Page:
fyi [links, jan 2017]

Some more or less recent stuff, focussed on GIFs. Or other web animations. Or something else loosely connected to that.

It has become quiet around here and I apologise for that. But during the last weeks we really didn’t have many GIF news, so this time there is only a short link list:

As announced on this blog, there was a GIF conference in Bologna in the end of November. You can find video recordings of some of the presentations on this site. I hope to find the time to write reviews for some talks that are not available as recordings.

Peeqo is a personal desktop robotic assistant who expresses himself through GIFs.“ There is also a gallery that documents the engineering process. [Thanks to Timo for the link]

The Democratic Party Needs to Stop Using Reaction Gifs“ – A short comment that focusses on meme use by the US democrats, but can actually be seen as a more general advice for any large institution or company: Garnishing their posts on social media with GIFs isn’t necessarily a good idea, just because it’s trendy or all the other users are doing it.

This paper introduces a novel approach for generating GIFs called Synchronized Deep Recurrent Attentive Writer (Sync-DRAW).“


fyi [links, nov 2016]

Some more or less recent stuff, focussed on GIFs. Or other web animations. Or something else loosely connected to that.

There will be a conference about “The New Imageries of GIF Culture”, 24 – 25 November 2016 in Bologna. I know this is on very short notice, but I also just read about it a week or so ago. Luckily, the organisers will provide live streaming of the presentations. If you can’t get enough of GIF research, check out their bibliography.

GIFilter“ is a university project that analysed the main GIF design paradigms and presents the outcome with a poster series.

As neural networks lately are applied to, well, everything, it was only a matter of time until someone develops a GIF search engine on the basis of deep learning and here it is: DeepGIF.

Tom Moody comments on a GIF animation history article and points out a crucial point about Giphy that I can very much relate to:
”Once GIFs have a reliable central location where they can be created, stored, and tweaked, people will stop saving them to their individual devices. Then, the GIF as a free-floating entity will finally shrivel up and die — there will only be Giphy.“

Vine is shutting down. Here we see what could happen to any proprietary piece of software – no matter how popular or important for web culture, it can be discontinued at any time. GIFs however, are not bound to a certain service (yet – despite all the effort Giphy is putting into its GIF domination;) so their fortune mainly depends on the users themselves.

And finally here are three academic papers about GIFs, the latter two of which I haven’t had the time to read entirely yet. But I’m sure that you are able to comprehend them yourselves:)

Gürsimsek, Ödül Akyapi (2016): ”Animated GIFs as vernacular graphic design: producing Tumblr blogs
The author focusses on GIFs related to the series ”Lost“ and how they are appropriated by Tumblr users. She draws some interesting conclusions, including a handy definition of GIF literacy: “GIF literacy is the ability to remediate televisual performance into social cues to be used in vernacular digital communication. This is coupled with the literacy of using image editing software.” (p.347)

Chiarini, Alessandra (2016): ”The Multiplicity of the Loop: The Dialectics of Stillness and Movement in the Cinemagraph

Gygli, Michael; Soleymani, Mohammad (2016): ”Analyzing and Predicting GIF Interestingness

fyi [links, oct 2016]

Some more or less recent stuff, focussed on GIFs. Or other web animations. Or something else loosely connected to that.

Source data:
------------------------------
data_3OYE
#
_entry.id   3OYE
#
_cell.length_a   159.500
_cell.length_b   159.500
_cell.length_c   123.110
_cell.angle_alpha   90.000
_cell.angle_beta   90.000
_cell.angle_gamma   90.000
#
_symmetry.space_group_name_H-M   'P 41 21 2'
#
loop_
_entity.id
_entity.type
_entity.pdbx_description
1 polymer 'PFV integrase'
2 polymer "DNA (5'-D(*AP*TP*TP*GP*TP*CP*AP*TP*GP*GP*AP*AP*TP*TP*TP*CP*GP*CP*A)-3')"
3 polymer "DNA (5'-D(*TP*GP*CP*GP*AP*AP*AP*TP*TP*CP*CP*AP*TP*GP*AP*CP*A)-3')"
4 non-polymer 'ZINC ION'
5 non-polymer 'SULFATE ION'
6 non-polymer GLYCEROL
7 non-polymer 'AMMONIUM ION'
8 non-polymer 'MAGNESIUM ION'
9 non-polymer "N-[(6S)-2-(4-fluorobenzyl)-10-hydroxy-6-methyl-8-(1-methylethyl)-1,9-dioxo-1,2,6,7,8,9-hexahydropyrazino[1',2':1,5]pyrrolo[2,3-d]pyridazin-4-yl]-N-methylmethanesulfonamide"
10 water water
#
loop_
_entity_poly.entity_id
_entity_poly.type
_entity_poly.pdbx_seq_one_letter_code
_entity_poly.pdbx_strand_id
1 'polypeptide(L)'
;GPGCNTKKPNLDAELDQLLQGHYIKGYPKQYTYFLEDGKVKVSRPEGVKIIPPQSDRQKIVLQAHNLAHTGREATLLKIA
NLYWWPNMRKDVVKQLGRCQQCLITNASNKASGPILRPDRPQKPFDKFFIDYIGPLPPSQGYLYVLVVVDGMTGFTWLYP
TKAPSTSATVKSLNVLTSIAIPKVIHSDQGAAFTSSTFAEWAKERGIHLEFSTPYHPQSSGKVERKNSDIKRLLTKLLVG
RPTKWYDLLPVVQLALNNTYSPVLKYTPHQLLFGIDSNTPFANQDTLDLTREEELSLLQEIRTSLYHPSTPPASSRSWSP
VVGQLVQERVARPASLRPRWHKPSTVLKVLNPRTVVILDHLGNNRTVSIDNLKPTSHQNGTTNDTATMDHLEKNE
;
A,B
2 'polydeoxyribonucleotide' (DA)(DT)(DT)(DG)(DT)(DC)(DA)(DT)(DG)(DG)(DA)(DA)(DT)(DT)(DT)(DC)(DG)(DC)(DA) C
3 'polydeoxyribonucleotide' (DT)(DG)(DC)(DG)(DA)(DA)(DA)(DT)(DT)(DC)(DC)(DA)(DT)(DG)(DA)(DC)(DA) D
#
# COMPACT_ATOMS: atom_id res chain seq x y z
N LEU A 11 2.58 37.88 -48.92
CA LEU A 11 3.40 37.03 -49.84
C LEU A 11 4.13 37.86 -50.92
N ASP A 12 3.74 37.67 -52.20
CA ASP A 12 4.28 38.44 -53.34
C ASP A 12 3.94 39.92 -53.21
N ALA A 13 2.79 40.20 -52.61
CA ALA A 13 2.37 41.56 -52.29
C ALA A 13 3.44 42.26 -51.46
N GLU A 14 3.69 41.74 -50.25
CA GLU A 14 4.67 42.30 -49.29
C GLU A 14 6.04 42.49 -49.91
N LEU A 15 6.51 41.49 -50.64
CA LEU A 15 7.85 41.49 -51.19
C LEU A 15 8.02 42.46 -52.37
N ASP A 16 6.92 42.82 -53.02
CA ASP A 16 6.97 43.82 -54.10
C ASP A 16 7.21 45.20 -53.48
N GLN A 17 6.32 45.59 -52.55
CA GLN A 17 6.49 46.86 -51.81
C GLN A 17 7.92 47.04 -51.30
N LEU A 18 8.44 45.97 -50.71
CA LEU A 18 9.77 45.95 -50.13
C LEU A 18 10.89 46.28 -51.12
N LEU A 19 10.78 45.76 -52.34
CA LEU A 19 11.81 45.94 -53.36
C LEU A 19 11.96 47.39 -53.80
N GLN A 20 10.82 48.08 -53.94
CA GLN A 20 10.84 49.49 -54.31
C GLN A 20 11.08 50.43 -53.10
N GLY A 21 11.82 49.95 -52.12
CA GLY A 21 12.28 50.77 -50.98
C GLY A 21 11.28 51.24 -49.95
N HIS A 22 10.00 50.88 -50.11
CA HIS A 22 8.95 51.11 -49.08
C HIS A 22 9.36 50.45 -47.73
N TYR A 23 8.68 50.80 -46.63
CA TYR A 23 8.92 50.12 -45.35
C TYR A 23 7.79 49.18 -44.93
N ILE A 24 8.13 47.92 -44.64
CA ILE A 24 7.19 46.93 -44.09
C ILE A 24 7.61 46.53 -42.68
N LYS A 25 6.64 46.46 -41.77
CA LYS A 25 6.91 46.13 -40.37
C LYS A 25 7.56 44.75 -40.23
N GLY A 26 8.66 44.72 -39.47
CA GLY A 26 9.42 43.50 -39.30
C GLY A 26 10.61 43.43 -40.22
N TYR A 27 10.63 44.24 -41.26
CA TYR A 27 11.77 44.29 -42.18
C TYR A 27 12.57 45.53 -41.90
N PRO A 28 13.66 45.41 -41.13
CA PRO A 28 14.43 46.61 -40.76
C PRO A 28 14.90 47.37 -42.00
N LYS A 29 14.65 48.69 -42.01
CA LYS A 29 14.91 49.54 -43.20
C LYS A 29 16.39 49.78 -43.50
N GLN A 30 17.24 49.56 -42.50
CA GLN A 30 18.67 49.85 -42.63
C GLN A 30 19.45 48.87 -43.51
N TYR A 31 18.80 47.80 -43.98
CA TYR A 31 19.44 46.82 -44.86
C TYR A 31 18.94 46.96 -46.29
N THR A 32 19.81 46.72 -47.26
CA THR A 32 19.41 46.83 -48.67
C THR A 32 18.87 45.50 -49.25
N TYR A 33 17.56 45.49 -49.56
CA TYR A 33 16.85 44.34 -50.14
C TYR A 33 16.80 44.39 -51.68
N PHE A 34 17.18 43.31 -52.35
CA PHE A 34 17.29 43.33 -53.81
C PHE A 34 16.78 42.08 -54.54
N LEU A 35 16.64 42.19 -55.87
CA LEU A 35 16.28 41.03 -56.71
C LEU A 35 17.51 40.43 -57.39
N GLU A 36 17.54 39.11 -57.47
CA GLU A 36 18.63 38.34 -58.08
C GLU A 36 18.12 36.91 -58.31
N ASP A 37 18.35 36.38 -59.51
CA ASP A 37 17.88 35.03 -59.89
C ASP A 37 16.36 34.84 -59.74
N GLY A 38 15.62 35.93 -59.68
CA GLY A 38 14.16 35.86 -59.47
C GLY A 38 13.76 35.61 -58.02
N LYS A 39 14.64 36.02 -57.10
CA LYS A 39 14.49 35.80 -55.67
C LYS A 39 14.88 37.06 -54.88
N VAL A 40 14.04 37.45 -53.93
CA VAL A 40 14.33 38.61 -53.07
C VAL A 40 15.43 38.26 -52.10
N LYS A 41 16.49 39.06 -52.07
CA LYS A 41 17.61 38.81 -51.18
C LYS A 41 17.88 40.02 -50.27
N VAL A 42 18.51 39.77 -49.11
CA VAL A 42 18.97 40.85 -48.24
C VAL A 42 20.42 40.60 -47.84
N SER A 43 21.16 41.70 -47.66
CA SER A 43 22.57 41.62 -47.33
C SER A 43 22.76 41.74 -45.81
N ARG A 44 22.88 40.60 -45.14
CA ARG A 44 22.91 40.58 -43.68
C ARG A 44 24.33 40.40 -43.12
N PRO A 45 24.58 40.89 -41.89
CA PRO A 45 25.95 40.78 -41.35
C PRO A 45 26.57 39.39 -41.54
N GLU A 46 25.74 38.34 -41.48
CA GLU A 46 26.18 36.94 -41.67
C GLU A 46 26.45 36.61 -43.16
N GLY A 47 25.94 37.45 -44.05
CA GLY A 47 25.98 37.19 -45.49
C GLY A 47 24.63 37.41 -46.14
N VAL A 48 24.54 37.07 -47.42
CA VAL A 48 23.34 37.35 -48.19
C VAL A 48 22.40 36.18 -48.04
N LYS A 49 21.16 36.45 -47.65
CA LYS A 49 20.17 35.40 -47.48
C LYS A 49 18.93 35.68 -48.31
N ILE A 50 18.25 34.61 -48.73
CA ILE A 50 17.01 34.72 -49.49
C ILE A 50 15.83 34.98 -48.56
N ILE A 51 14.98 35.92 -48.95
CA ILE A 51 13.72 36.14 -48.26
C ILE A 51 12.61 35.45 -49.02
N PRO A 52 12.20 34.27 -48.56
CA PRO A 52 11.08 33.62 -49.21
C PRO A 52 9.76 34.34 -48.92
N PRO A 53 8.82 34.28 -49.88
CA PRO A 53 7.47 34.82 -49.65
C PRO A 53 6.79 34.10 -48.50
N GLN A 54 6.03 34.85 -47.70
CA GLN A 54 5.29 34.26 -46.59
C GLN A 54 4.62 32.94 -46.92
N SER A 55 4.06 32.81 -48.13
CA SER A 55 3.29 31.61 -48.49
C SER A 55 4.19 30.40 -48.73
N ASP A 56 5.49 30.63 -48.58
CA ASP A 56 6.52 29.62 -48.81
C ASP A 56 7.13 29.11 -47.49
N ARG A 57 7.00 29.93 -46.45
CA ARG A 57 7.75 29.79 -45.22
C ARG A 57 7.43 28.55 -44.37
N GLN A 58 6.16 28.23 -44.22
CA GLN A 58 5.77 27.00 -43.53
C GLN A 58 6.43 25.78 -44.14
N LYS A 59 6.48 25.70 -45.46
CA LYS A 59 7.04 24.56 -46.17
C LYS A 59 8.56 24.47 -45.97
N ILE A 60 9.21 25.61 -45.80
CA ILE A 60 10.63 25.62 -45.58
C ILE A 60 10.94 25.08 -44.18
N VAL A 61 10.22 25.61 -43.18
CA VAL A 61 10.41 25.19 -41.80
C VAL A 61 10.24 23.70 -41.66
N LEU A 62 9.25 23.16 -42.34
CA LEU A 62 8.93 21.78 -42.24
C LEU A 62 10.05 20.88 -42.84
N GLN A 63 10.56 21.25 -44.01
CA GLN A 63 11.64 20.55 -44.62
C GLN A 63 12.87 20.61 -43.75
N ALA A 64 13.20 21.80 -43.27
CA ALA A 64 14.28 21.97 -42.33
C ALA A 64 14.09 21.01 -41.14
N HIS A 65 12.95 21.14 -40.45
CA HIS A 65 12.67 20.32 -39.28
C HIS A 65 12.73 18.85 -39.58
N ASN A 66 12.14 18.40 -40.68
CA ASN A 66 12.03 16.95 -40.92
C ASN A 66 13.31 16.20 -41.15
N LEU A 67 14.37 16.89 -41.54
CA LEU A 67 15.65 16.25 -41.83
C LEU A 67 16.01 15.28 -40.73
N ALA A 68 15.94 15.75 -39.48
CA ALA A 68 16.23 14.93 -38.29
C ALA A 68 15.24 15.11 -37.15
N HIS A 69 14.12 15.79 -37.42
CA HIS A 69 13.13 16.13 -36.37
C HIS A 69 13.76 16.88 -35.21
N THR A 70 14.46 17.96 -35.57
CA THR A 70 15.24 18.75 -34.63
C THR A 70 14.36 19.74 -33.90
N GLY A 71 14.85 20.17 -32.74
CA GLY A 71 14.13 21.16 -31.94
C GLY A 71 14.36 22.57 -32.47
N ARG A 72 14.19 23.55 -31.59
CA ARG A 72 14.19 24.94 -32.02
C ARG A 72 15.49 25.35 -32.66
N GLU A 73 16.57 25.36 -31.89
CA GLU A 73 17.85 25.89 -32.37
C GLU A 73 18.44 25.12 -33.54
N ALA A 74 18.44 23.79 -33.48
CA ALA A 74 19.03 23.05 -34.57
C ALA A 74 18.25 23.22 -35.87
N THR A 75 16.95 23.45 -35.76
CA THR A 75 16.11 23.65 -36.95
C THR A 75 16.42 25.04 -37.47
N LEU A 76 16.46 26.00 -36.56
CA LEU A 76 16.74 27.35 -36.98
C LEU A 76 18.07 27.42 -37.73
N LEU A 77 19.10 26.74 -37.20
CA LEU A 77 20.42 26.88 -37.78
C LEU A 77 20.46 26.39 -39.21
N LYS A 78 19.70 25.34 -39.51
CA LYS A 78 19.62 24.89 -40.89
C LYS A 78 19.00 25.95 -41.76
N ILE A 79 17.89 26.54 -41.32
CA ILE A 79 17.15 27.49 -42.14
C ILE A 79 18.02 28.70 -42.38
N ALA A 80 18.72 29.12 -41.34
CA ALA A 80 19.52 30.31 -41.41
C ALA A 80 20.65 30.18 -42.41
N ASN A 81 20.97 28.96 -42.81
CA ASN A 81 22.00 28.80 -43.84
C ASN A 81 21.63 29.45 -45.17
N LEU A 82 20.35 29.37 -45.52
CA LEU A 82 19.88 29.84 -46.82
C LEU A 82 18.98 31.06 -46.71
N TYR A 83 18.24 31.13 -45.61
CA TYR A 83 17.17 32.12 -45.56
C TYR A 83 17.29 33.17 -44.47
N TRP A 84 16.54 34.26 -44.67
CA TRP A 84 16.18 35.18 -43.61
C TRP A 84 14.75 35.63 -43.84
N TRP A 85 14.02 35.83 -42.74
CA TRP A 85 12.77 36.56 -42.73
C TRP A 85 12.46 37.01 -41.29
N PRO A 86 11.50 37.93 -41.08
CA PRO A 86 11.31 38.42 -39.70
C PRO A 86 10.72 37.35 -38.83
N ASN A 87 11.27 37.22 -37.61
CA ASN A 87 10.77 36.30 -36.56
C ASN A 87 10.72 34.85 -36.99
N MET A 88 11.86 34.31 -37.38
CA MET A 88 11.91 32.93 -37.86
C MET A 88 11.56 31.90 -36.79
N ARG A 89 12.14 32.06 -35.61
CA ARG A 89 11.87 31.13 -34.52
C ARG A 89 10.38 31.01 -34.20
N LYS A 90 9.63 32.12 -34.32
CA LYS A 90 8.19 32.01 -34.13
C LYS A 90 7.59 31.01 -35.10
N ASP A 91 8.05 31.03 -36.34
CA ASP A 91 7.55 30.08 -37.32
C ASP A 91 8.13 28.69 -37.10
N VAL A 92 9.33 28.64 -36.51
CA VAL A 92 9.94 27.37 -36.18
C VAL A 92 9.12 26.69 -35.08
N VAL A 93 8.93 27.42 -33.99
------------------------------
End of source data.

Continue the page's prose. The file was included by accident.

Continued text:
Only a few days are left to take part in the Digital Public Library of America’s „GIF it up“ competition! Everyone can take part and create animations based upon archive material that is under public domain oder Creative Commons license.

Explore some GIF culture history with the GeoCities GIF search engine, made by the Internet Archive.

Wired reflects about how the definition of GIFs changes/broadens, especially in the field of art.

Have you read one of the many articles stating that using GIFs on Tinder increases your chances there? I haven’t linked to them yet, because I tried to find the source of this news bit and I assumed that there might be an article or any other documentation of a study that has been conducted by Tinder itself. Sadly, that’s not the case. The whole thing seems to be based on an interview via email between and Tinder’s own sociologist Jess Carbino. Here you can find the corresponding article from where everyone else got the information.

This article inspects the source of a well-known dumpster fire, often used in GIF form. It is always nice to read/hear/watch the background story of a certain (famous) GIF. This points out the way GIFs can be used pars pro toto: A short moving image works nicely as a communication tool, symbol or metaphor in a broad variety of situations, despite its origins in a very specific context. Actually, any Reaction GIF is also a good example for that.

If you like this kind of small background info pieces on single GIF examples, I can recommend the „GIF of the day“ section on ArtFCity. The archive reaches back quiet far.

We have seen it many times, that leagues and other sport organisations tried to get rid of GIFs – the Olympic Games 2016 being the most recent and noteworthy instance. Fans of American Football will witness the impact of this issue, as the NFL forbids its teams to use live streaming and GIFs themselves during games, threatening with hefty fines.

If you have read other stuff on this blog, you might know that I am very critical of Giphy’s GIF-world domination ambitions. And they are not even reserved about it. So, just for documentation purposes, here is their summarisation of their accomplishments.

fyi [links, sep 2016]

Some more or less recent stuff, focussed on GIFs. Or other web animations. Or something else loosely connected to that.

Checking Patriarchy and Dogma Through the Art of the GIF

I am astonished that, from time to time, there are still articles about the pronunciation debate that are worth linking to, because they add a new aspect. In this case we find some socio-linguistic and media-theoretical background, which makes us wonder we we even bother.